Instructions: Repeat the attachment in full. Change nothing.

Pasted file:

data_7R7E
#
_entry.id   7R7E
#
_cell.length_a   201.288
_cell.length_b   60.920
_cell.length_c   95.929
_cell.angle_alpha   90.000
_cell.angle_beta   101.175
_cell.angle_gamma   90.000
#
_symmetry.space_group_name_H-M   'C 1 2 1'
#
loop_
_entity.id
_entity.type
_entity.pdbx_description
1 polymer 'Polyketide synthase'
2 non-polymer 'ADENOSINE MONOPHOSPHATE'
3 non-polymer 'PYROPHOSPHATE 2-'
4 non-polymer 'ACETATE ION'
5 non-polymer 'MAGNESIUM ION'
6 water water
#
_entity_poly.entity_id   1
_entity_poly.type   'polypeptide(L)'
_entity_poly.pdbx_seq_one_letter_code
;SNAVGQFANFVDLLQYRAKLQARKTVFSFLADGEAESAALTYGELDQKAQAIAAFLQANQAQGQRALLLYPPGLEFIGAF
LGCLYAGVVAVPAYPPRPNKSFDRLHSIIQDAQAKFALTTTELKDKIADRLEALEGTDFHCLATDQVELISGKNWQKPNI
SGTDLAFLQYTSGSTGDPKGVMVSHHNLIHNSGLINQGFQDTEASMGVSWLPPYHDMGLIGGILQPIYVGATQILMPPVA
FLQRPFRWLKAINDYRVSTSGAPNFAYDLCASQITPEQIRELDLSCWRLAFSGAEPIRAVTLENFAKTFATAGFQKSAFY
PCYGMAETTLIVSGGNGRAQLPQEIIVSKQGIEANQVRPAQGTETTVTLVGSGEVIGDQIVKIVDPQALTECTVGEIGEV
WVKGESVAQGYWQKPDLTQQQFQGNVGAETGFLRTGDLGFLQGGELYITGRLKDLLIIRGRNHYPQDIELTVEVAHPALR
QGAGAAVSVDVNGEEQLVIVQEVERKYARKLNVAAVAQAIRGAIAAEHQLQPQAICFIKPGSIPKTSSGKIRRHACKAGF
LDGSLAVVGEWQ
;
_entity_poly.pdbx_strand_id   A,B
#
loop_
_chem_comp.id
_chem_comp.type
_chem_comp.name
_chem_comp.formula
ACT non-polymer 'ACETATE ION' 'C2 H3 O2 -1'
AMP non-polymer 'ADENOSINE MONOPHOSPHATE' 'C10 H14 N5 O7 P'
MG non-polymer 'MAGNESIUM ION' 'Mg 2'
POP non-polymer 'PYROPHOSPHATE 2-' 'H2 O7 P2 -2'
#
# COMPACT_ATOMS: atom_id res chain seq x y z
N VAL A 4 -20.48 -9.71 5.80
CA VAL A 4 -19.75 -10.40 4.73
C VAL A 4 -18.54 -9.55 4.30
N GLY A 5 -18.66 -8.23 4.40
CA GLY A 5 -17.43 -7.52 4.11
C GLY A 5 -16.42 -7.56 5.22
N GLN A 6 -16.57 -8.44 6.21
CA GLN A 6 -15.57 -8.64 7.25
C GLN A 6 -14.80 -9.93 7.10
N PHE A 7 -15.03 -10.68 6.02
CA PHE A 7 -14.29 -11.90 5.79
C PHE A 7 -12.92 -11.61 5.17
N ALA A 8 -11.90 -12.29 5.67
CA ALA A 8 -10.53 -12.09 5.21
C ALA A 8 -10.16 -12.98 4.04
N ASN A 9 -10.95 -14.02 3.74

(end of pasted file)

data_7R7E
#
_entry.id   7R7E
#
_cell.length_a   201.288
_cell.length_b   60.920
_cell.length_c   95.929
_cell.angle_alpha   90.000
_cell.angle_beta   101.175
_cell.angle_gamma   90.000
#
_symmetry.space_group_name_H-M   'C 1 2 1'
#
loop_
_entity.id
_entity.type
_entity.pdbx_description
1 polymer 'Polyketide synthase'
2 non-polymer 'ADENOSINE MONOPHOSPHATE'
3 non-polymer 'PYROPHOSPHATE 2-'
4 non-polymer 'ACETATE ION'
5 non-polymer 'MAGNESIUM ION'
6 water water
#
_entity_poly.entity_id   1
_entity_poly.type   'polypeptide(L)'
_entity_poly.pdbx_seq_one_letter_code
;SNAVGQFANFVDLLQYRAKLQARKTVFSFLADGEAESAALTYGELDQKAQAIAAFLQANQAQGQRALLLYPPGLEFIGAF
LGCLYAGVVAVPAYPPRPNKSFDRLHSIIQDAQAKFALTTTELKDKIADRLEALEGTDFHCLATDQVELISGKNWQKPNI
SGTDLAFLQYTSGSTGDPKGVMVSHHNLIHNSGLINQGFQDTEASMGVSWLPPYHDMGLIGGILQPIYVGATQILMPPVA
FLQRPFRWLKAINDYRVSTSGAPNFAYDLCASQITPEQIRELDLSCWRLAFSGAEPIRAVTLENFAKTFATAGFQKSAFY
PCYGMAETTLIVSGGNGRAQLPQEIIVSKQGIEANQVRPAQGTETTVTLVGSGEVIGDQIVKIVDPQALTECTVGEIGEV
WVKGESVAQGYWQKPDLTQQQFQGNVGAETGFLRTGDLGFLQGGELYITGRLKDLLIIRGRNHYPQDIELTVEVAHPALR
QGAGAAVSVDVNGEEQLVIVQEVERKYARKLNVAAVAQAIRGAIAAEHQLQPQAICFIKPGSIPKTSSGKIRRHACKAGF
LDGSLAVVGEWQ
;
_entity_poly.pdbx_strand_id   A,B
#
loop_
_chem_comp.id
_chem_comp.type
_chem_comp.name
_chem_comp.formula
ACT non-polymer 'ACETATE ION' 'C2 H3 O2 -1'
AMP non-polymer 'ADENOSINE MONOPHOSPHATE' 'C10 H14 N5 O7 P'
MG non-polymer 'MAGNESIUM ION' 'Mg 2'
POP non-polymer 'PYROPHOSPHATE 2-' 'H2 O7 P2 -2'
#
# COMPACT_ATOMS: atom_id res chain seq x y z
N VAL A 4 -20.48 -9.71 5.80
CA VAL A 4 -19.75 -10.40 4.73
C VAL A 4 -18.54 -9.55 4.30
N GLY A 5 -18.66 -8.23 4.40
CA GLY A 5 -17.43 -7.52 4.11
C GLY A 5 -16.42 -7.56 5.22
N GLN A 6 -16.57 -8.44 6.21
CA GLN A 6 -15.57 -8.64 7.25
C GLN A 6 -14.80 -9.93 7.10
N PHE A 7 -15.03 -10.68 6.02
CA PHE A 7 -14.29 -11.90 5.79
C PHE A 7 -12.92 -11.61 5.17
N ALA A 8 -11.90 -12.29 5.67
CA ALA A 8 -10.53 -12.09 5.21
C ALA A 8 -10.16 -12.98 4.04
N ASN A 9 -10.95 -14.02 3.74